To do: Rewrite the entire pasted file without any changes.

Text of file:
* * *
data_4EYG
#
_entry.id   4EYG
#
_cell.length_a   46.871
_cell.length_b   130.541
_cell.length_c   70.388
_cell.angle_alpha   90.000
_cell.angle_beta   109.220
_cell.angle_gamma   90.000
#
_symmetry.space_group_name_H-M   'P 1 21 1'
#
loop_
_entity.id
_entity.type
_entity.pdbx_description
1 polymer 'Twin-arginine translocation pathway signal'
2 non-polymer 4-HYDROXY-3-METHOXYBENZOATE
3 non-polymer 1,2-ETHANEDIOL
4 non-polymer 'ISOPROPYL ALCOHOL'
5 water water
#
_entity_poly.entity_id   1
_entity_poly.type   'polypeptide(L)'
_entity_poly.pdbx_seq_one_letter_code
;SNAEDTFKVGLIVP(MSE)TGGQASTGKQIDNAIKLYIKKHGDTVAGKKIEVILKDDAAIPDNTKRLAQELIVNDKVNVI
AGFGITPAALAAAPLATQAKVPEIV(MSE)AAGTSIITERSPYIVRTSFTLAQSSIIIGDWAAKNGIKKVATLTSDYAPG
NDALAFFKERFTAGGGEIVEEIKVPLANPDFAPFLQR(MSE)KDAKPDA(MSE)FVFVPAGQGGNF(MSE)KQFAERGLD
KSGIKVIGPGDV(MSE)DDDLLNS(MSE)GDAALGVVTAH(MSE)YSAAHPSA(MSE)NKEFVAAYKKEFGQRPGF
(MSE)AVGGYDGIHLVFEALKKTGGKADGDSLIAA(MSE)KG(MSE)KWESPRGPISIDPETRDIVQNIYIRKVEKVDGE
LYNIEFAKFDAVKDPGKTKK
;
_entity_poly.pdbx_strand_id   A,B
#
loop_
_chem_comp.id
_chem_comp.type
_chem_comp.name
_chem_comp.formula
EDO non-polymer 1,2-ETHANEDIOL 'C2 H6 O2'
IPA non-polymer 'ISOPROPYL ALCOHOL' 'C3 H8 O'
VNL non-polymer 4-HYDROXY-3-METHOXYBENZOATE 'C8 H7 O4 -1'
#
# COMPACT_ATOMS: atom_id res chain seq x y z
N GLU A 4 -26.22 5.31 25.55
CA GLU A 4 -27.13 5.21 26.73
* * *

data_4EYG
#
_entry.id   4EYG
#
_cell.length_a   46.871
_cell.length_b   130.541
_cell.length_c   70.388
_cell.angle_alpha   90.000
_cell.angle_beta   109.220
_cell.angle_gamma   90.000
#
_symmetry.space_group_name_H-M   'P 1 21 1'
#
loop_
_entity.id
_entity.type
_entity.pdbx_description
1 polymer 'Twin-arginine translocation pathway signal'
2 non-polymer 4-HYDROXY-3-METHOXYBENZOATE
3 non-polymer 1,2-ETHANEDIOL
4 non-polymer 'ISOPROPYL ALCOHOL'
5 water water
#
_entity_poly.entity_id   1
_entity_poly.type   'polypeptide(L)'
_entity_poly.pdbx_seq_one_letter_code
;SNAEDTFKVGLIVP(MSE)TGGQASTGKQIDNAIKLYIKKHGDTVAGKKIEVILKDDAAIPDNTKRLAQELIVNDKVNVI
AGFGITPAALAAAPLATQAKVPEIV(MSE)AAGTSIITERSPYIVRTSFTLAQSSIIIGDWAAKNGIKKVATLTSDYAPG
NDALAFFKERFTAGGGEIVEEIKVPLANPDFAPFLQR(MSE)KDAKPDA(MSE)FVFVPAGQGGNF(MSE)KQFAERGLD
KSGIKVIGPGDV(MSE)DDDLLNS(MSE)GDAALGVVTAH(MSE)YSAAHPSA(MSE)NKEFVAAYKKEFGQRPGF
(MSE)AVGGYDGIHLVFEALKKTGGKADGDSLIAA(MSE)KG(MSE)KWESPRGPISIDPETRDIVQNIYIRKVEKVDGE
LYNIEFAKFDAVKDPGKTKK
;
_entity_poly.pdbx_strand_id   A,B
#
loop_
_chem_comp.id
_chem_comp.type
_chem_comp.name
_chem_comp.formula
EDO non-polymer 1,2-ETHANEDIOL 'C2 H6 O2'
IPA non-polymer 'ISOPROPYL ALCOHOL' 'C3 H8 O'
VNL non-polymer 4-HYDROXY-3-METHOXYBENZOATE 'C8 H7 O4 -1'
#
# COMPACT_ATOMS: atom_id res chain seq x y z
N GLU A 4 -26.22 5.31 25.55
CA GLU A 4 -27.13 5.21 26.73